Phantom Carriers: Addressing Cargo Theft in Insurance Claims

Cover book Phanton Carrier: addressing cargo theft in insurance claims

Phantom carriers are clandestine operators that infiltrate the logistics industry by presenting themselves as legitimate freight carriers. This fraud becomes apparent when goods are reported lost or stolen in transit, triggering insurance claims.

They employ a variety of sophisticated methods to appear credible, including:

Fake document fabrication

These criminals meticulously produce forged documents and set up counterfeit websites that closely resemble those of authentic logistics firms. This extensive forgery spans bills of lading, insurance documents, vehicle registrations, and other transport documents, making it exceedingly difficult for businesses to discern the legitimacy of their operations.

Investigations commonly reveal that the vehicles used in these operations are stolen, equipped with counterfeit registration numbers, and operated by individuals with fabricated credentials. Utilizing online transport databases, phantom carriers pose as reputable providers to respond to companies in dire need of transportation services.

Fake company cloning

This tactic involves replicating the identities of legitimate companies using disposable communication tools and computers with masked IP addresses, allowing these fraudsters to convincingly impersonate real transport providers. This method not only misleads companies seeking logistic services but also risks damaging the reputations of genuine, established businesses.

Fake consignee

In this elaborate scheme, an unknown forwarding company registers with the consignor, providing details of the trailer and the carrier. Upon verification by the consignor, the carrier appears to be a legitimate entity, with all necessary documentation for the semi-trailer set, insurance, driver’s, and vehicle documents verified and in order. The operation proceeds under the guise of normalcy, with the carrier tasked to deliver the loaded goods to their intended destination.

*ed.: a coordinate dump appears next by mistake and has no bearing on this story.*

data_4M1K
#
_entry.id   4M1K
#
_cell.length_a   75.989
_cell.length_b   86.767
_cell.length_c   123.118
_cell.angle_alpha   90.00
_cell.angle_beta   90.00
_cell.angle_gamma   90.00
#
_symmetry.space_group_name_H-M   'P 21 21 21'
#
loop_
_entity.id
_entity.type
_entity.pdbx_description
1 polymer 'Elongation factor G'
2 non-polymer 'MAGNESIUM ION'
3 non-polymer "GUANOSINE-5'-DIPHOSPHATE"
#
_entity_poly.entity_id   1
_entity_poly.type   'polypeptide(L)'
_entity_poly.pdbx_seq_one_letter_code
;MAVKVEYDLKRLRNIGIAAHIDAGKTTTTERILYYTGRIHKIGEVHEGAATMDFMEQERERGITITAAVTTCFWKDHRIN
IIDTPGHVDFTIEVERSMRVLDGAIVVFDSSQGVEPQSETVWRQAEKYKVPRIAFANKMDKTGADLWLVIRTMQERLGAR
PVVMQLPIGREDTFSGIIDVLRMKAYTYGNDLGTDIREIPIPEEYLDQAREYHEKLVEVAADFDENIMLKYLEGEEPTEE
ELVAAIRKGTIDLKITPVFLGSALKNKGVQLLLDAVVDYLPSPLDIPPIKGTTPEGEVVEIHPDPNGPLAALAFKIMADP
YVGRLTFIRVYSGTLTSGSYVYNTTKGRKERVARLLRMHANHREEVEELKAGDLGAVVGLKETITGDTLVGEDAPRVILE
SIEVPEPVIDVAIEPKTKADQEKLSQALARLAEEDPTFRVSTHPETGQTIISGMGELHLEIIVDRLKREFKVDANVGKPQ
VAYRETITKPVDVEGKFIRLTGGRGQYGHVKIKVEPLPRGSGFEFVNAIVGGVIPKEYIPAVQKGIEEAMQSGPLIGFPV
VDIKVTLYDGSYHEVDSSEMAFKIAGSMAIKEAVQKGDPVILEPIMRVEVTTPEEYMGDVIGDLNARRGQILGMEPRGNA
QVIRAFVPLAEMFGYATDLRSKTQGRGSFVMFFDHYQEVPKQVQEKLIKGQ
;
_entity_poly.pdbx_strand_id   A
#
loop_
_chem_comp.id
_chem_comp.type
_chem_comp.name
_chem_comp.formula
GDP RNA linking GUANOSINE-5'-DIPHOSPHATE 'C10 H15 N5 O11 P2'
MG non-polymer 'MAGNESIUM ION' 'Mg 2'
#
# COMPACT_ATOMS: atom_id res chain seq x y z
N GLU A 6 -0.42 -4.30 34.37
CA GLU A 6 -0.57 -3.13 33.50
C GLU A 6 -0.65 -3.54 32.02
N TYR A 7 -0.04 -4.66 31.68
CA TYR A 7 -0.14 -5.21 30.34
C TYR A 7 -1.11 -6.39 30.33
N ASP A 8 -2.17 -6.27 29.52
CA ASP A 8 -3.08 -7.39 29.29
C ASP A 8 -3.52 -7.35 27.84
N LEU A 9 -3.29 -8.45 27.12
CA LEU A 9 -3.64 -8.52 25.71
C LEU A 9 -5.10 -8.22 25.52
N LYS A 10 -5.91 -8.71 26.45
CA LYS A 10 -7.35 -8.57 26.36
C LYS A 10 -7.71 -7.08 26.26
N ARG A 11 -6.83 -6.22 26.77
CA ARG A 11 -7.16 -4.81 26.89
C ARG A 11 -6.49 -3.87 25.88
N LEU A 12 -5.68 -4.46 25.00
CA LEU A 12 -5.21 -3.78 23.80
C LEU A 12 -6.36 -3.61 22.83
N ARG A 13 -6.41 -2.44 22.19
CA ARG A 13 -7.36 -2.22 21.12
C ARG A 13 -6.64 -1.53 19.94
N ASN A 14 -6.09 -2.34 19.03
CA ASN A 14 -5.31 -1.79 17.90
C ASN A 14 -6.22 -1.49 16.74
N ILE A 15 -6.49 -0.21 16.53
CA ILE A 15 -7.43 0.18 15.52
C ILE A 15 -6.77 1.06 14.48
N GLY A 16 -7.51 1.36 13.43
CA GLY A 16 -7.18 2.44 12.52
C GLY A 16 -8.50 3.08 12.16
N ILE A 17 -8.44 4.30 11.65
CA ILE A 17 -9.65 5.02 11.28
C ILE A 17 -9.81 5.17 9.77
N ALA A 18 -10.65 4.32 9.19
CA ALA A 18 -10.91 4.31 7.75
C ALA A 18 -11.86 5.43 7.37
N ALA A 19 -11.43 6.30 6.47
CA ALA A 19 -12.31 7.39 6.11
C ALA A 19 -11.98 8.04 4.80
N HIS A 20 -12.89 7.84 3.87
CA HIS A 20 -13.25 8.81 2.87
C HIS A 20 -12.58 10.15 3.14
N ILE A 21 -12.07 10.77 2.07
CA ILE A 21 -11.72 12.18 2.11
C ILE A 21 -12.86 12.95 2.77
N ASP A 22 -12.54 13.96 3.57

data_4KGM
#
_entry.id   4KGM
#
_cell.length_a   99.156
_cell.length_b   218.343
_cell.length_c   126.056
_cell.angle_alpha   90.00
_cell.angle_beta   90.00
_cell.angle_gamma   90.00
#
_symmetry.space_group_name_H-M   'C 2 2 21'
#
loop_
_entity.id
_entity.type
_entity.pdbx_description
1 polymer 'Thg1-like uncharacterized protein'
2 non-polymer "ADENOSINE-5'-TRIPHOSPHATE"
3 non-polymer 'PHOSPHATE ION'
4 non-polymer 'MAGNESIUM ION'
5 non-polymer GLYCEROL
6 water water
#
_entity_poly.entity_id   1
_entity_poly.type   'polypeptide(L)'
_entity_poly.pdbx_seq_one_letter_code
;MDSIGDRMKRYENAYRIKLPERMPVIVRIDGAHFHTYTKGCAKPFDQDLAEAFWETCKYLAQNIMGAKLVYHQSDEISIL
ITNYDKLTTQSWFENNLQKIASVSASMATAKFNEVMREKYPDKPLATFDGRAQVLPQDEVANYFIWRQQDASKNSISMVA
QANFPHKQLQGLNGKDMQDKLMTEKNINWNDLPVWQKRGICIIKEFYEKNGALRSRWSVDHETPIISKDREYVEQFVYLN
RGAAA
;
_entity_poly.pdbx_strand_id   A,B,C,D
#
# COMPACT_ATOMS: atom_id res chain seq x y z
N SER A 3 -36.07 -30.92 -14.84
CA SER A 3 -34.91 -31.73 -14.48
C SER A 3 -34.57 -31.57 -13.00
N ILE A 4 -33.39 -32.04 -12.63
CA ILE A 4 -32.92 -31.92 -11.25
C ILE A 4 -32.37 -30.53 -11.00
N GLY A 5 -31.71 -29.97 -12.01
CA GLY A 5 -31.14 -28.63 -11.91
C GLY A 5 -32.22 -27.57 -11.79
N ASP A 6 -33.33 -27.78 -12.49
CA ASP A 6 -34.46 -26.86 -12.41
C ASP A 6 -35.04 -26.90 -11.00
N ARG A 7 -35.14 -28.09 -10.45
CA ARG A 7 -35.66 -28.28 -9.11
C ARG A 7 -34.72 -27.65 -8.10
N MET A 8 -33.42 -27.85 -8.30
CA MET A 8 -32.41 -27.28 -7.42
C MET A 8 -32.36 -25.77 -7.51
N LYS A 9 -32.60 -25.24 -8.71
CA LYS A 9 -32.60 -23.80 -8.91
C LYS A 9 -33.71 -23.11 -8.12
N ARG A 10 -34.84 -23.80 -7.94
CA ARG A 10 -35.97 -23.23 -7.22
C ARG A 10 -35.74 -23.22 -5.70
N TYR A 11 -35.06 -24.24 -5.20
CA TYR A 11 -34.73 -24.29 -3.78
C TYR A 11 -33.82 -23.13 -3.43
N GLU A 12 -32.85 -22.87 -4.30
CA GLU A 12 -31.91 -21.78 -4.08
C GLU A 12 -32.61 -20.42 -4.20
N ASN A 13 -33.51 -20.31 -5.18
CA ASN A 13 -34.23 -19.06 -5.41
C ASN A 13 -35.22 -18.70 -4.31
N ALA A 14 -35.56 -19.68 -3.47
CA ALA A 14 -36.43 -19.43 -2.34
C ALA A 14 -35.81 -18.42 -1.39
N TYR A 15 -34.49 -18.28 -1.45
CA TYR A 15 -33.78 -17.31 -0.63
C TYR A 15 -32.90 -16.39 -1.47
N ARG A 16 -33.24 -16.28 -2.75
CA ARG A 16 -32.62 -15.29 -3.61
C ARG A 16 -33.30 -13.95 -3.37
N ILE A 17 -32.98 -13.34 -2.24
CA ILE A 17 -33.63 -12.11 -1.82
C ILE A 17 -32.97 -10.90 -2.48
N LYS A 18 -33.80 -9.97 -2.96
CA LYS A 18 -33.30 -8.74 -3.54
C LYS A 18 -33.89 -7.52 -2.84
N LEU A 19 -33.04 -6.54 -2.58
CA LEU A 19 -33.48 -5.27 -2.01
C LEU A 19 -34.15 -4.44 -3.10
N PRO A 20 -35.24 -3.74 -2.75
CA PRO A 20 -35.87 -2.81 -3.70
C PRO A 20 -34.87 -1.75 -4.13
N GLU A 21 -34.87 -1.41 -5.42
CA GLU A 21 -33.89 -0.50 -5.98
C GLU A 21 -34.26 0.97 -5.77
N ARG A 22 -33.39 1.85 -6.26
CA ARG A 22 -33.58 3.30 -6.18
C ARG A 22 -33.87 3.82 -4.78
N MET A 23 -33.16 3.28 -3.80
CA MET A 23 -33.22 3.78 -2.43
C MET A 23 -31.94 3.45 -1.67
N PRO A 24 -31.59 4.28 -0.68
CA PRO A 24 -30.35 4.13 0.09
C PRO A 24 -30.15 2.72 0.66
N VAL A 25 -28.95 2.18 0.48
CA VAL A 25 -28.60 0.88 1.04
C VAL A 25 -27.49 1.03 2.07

Upon arrival, however, the carrier reports to a consignee that was deceitfully added to the order by the phantom entity. This fake consignee then directs the carrier to offload the goods at a location different from that specified in the CMR document.

The justification provided is often a plausible but misleading one, such as the need to deliver to a “second warehouse – just around the corner.” Following these instructions leads to the disappearance of the goods.

Complicating matters further, the carrier, having followed the directions provided by the fake consignee, considers the delivery obligation fulfilled as per the instructions received from the forwarding company. This adherence to the fraudulent instructions, coupled with the CMR document’s assertion of correct delivery, obfuscates the theft, leaving the consignor without their goods and the phantom carrier with plausible deniability.

Place employee at legitimate trucking company

In some instances, phantom carriers may involve placing a complicit employee within a legitimate trucking company to leak sensitive information or to facilitate fraudulent activities directly. Alternatively, a member of the criminal group might get hired by the company for the same purpose.

Tucked carrier fraud

Phantom operators, under the guise of an unknown forwarding company, deceitfully secure transportation contracts. These carriers, verified by senders as legitimate entities with all requisite documents in order, are tasked with transporting goods. However, in a sinister twist, the goods are unloaded at locations not specified in the CMR document, leading to their disappearance. It’s later discovered that the carrier was instructed by the forwarder to perform a different transport than what was outlined in the CMR, with the carrier claiming to have simply followed the forwarder’s orders. In instances where carriers resist these unlawful directives, they face threats of violence, highlighting the dangerous lengths to which these fraudsters will go to execute their schemes.

Freight Forwarding Company Exploitation

In this scheme, forwarding companies attract carriers with the promise of high compensation, securing transport orders at competitive rates to amass large volumes of transport. However, after a period of operation, these companies abruptly cease payments to carriers, leading to significant financial liabilities. Eventually, these forwarding companies vanish, leaving carriers with unpaid dues and no means of recourse. The abrupt disappearance of both staff and ownership further complicates the pursuit of justice for affected parties.